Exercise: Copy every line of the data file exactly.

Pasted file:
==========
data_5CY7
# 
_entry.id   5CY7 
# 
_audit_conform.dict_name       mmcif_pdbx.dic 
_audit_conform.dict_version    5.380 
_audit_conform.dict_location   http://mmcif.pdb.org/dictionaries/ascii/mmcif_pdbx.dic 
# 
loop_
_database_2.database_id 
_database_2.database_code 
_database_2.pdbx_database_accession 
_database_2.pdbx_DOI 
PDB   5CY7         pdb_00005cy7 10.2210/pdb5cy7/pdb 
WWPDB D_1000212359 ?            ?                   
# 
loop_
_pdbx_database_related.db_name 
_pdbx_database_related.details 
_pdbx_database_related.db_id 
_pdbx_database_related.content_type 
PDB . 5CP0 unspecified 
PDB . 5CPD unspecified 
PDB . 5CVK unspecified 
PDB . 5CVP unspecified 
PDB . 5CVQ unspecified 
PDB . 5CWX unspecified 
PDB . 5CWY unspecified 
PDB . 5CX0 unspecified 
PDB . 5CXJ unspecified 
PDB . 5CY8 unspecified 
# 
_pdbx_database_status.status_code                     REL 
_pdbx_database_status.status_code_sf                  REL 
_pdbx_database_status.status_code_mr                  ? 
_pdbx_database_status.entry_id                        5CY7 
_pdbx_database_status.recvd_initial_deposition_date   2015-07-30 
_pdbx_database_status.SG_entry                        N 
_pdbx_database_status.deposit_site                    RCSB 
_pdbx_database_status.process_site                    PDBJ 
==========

data_5CY7
# 
_entry.id   5CY7 
# 
_audit_conform.dict_name       mmcif_pdbx.dic 
_audit_conform.dict_version    5.380 
_audit_conform.dict_location   http://mmcif.pdb.org/dictionaries/ascii/mmcif_pdbx.dic 
# 
loop_
_database_2.database_id 
_database_2.database_code 
_database_2.pdbx_database_accession 
_database_2.pdbx_DOI 
PDB   5CY7         pdb_00005cy7 10.2210/pdb5cy7/pdb 
WWPDB D_1000212359 ?            ?                   
# 
loop_
_pdbx_database_related.db_name 
_pdbx_database_related.details 
_pdbx_database_related.db_id 
_pdbx_database_related.content_type 
PDB . 5CP0 unspecified 
PDB . 5CPD unspecified 
PDB . 5CVK unspecified 
PDB . 5CVP unspecified 
PDB . 5CVQ unspecified 
PDB . 5CWX unspecified 
PDB . 5CWY unspecified 
PDB . 5CX0 unspecified 
PDB . 5CXJ unspecified 
PDB . 5CY8 unspecified 
# 
_pdbx_database_status.status_code                     REL 
_pdbx_database_status.status_code_sf                  REL 
_pdbx_database_status.status_code_mr                  ? 
_pdbx_database_status.entry_id                        5CY7 
_pdbx_database_status.recvd_initial_deposition_date   2015-07-30 
_pdbx_database_status.SG_entry                        N 
_pdbx_database_status.deposit_site                    RCSB 
_pdbx_database_status.process_site                    PDBJ 